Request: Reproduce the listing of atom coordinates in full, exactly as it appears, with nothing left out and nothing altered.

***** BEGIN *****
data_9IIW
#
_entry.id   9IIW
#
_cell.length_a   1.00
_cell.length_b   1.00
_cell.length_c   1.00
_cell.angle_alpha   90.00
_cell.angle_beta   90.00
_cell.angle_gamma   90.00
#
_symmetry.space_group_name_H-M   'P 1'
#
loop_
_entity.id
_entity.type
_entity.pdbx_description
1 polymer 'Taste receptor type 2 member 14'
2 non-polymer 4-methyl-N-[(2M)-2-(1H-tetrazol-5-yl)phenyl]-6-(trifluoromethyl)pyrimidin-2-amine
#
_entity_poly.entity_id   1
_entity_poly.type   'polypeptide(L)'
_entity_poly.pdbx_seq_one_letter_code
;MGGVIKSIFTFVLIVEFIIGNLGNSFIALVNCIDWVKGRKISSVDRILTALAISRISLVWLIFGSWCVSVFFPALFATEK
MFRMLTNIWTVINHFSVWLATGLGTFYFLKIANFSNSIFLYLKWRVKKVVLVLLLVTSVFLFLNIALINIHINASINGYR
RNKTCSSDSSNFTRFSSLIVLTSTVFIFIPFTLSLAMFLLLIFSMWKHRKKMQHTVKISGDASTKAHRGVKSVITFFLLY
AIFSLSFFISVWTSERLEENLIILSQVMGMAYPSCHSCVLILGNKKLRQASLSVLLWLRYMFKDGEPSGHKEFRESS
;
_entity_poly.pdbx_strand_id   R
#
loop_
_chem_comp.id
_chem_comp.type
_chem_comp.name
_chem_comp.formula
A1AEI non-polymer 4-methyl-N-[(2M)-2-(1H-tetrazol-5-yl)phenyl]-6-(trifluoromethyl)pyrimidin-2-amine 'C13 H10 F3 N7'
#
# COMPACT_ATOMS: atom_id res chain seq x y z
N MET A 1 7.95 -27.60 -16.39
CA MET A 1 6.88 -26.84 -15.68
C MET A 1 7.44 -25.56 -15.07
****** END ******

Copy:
data_9IIW
#
_entry.id   9IIW
#
_cell.length_a   1.00
_cell.length_b   1.00
_cell.length_c   1.00
_cell.angle_alpha   90.00
_cell.angle_beta   90.00
_cell.angle_gamma   90.00
#
_symmetry.space_group_name_H-M   'P 1'
#
loop_
_entity.id
_entity.type
_entity.pdbx_description
1 polymer 'Taste receptor type 2 member 14'
2 non-polymer 4-methyl-N-[(2M)-2-(1H-tetrazol-5-yl)phenyl]-6-(trifluoromethyl)pyrimidin-2-amine
#
_entity_poly.entity_id   1
_entity_poly.type   'polypeptide(L)'
_entity_poly.pdbx_seq_one_letter_code
;MGGVIKSIFTFVLIVEFIIGNLGNSFIALVNCIDWVKGRKISSVDRILTALAISRISLVWLIFGSWCVSVFFPALFATEK
MFRMLTNIWTVINHFSVWLATGLGTFYFLKIANFSNSIFLYLKWRVKKVVLVLLLVTSVFLFLNIALINIHINASINGYR
RNKTCSSDSSNFTRFSSLIVLTSTVFIFIPFTLSLAMFLLLIFSMWKHRKKMQHTVKISGDASTKAHRGVKSVITFFLLY
AIFSLSFFISVWTSERLEENLIILSQVMGMAYPSCHSCVLILGNKKLRQASLSVLLWLRYMFKDGEPSGHKEFRESS
;
_entity_poly.pdbx_strand_id   R
#
loop_
_chem_comp.id
_chem_comp.type
_chem_comp.name
_chem_comp.formula
A1AEI non-polymer 4-methyl-N-[(2M)-2-(1H-tetrazol-5-yl)phenyl]-6-(trifluoromethyl)pyrimidin-2-amine 'C13 H10 F3 N7'
#
# COMPACT_ATOMS: atom_id res chain seq x y z
N MET A 1 7.95 -27.60 -16.39
CA MET A 1 6.88 -26.84 -15.68
C MET A 1 7.44 -25.56 -15.07